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Previous: 23.20 Deleting Stale Files Chapter 23
Removing Files
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23.21 Removing Every File but One

One problem with UNIX: it's not terribly good at "excluding" things. There's no option to rm that says, "Do what you will with everything else, but please don't delete these files." You can sometimes create a complex wildcard expression ( 1.16 ) that does what you want - but sometimes that's a lot of work, or maybe even impossible.

Here's one place where UNIX's command substitution ( 9.16 ) operators (backquotes) come to the rescue. You can use use ls to list all the files, pipe the output into a grep -v or egrep -v ( 27.3 ) command, and then use backquotes to give the resulting list to rm . Here's what this command would look like:


rm -i `ls -d *.txt | grep -v '^john\.txt$'`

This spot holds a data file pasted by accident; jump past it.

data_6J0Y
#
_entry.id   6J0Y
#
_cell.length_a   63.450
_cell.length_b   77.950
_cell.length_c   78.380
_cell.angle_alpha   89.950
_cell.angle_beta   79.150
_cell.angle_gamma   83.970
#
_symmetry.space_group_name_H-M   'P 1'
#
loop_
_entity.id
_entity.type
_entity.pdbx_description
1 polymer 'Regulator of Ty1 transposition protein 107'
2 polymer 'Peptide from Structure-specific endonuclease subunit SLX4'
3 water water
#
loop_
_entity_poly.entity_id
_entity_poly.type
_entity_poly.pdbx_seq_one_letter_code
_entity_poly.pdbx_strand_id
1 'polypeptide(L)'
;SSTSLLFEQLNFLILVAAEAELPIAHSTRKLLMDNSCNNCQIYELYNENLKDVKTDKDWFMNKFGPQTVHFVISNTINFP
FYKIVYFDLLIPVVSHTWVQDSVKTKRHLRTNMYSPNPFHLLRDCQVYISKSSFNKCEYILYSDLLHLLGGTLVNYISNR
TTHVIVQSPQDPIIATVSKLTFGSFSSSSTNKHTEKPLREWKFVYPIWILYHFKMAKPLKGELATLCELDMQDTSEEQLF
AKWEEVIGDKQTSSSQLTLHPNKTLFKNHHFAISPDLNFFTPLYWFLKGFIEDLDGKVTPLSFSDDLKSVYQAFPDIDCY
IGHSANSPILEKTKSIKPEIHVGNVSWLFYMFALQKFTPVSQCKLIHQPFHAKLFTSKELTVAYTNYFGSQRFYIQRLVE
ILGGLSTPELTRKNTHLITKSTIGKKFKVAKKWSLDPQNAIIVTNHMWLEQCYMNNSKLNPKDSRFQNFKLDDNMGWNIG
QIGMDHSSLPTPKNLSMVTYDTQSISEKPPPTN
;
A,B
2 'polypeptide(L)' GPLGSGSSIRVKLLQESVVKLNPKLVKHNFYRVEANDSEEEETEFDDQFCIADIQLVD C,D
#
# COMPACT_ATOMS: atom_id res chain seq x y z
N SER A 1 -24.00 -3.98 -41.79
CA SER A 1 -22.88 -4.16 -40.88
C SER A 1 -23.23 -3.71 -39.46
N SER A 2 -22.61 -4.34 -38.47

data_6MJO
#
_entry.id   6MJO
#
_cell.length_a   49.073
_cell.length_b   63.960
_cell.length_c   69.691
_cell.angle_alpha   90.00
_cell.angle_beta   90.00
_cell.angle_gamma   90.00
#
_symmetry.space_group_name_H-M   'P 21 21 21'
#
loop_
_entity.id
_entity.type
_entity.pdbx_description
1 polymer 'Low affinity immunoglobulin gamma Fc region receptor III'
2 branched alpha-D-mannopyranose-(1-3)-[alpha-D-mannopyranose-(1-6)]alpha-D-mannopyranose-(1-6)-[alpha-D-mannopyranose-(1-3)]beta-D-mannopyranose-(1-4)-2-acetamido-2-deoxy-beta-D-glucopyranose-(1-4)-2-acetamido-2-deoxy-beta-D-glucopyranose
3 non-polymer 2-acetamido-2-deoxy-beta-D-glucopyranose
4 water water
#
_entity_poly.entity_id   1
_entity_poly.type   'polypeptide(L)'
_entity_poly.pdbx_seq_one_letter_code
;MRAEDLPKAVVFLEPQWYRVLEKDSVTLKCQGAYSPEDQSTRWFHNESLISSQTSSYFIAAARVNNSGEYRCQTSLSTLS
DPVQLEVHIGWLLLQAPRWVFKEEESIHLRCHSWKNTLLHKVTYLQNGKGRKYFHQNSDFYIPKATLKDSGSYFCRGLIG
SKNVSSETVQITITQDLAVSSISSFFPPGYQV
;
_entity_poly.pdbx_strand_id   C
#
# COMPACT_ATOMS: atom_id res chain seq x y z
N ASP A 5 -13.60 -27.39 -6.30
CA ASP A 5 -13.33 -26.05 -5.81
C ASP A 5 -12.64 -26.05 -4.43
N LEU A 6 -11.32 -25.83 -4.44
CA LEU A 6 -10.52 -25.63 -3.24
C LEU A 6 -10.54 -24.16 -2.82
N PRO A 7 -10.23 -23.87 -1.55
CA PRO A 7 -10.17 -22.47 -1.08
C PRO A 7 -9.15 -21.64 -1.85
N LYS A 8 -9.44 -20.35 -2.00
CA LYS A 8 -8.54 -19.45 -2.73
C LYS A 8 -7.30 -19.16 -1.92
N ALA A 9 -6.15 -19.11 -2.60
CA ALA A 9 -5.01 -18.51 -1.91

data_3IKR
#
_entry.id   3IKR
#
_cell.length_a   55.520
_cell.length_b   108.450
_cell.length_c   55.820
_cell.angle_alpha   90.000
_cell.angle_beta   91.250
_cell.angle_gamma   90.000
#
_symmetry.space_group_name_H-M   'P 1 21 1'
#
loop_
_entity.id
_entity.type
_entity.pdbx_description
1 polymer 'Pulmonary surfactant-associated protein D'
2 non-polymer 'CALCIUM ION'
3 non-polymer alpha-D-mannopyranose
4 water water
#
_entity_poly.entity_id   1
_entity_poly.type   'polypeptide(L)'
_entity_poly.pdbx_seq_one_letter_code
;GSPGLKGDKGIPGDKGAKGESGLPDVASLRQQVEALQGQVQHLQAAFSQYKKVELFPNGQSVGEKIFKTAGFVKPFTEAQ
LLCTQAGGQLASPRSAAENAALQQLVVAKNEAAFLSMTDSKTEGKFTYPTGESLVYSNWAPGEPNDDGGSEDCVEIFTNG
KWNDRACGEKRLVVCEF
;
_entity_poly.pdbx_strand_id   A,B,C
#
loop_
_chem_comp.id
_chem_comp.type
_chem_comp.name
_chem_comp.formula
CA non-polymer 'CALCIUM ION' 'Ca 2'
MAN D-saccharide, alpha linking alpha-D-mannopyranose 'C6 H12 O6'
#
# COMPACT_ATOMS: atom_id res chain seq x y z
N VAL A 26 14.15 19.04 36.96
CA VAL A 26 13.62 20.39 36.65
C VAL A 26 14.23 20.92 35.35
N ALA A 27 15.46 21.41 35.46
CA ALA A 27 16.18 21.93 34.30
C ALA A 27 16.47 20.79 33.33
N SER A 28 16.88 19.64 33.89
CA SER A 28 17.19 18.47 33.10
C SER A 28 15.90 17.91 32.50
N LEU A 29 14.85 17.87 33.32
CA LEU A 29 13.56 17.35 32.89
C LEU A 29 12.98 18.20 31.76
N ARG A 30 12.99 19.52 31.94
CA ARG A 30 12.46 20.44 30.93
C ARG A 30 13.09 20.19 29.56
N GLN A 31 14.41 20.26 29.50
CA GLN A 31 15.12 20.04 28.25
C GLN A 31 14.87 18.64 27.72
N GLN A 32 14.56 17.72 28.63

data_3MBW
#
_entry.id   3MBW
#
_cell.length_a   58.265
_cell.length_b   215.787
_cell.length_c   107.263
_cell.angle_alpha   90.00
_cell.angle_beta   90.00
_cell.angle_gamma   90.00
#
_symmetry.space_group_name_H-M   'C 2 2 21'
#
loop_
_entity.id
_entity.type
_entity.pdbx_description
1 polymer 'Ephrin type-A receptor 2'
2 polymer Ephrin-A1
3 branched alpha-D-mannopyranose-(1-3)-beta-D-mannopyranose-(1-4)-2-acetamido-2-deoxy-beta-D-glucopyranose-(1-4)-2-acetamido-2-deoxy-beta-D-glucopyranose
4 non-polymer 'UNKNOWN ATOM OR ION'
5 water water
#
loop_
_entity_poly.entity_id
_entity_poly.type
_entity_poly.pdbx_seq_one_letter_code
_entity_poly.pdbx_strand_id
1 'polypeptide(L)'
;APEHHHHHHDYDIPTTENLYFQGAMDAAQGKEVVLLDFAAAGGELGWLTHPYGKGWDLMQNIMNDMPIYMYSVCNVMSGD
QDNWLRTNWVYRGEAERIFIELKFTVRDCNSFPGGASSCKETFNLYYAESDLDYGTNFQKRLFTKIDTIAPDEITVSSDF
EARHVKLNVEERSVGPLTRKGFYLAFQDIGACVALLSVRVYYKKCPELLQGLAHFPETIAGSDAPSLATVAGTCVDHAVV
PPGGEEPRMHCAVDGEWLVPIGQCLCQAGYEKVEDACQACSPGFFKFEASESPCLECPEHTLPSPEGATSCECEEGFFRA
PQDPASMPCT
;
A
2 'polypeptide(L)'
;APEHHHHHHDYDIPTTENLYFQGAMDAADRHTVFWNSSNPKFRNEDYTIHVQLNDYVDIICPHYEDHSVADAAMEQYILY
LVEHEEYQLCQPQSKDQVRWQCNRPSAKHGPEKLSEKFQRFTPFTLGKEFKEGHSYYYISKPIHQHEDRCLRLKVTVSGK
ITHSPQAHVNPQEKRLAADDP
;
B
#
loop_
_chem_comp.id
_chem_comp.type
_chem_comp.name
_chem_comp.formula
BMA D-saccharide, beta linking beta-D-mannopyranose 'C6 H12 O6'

[Actually, when you're matching just one filename, fgrep -v -x ( 27.6 ) might be better. - JP  ] This command deletes all files whose names end in .txt , except for john.txt . I've probably been more careful than you need to be about making sure there aren't any extraneous matches; in most cases, grep -v john would probably suffice. Using ls -d ( 16.8 ) makes sure that ls doesn't look into any subdirectories and give you those filenames. The rm -i ( 21.11 ) asks you before removing each file; if you're sure of yourself, omit the -i .

Of course, if you want to exclude two files, you can do that with egrep :


rm `ls -d *.txt | egrep -v 'john|mary'`

(Not all egrep implementations support the -v option. Don't forget to quote the vertical bar ( | ), to prevent the shell from piping egrep 's output to mary .)

Another solution is the nom ( 15.9 ) script.

- ML

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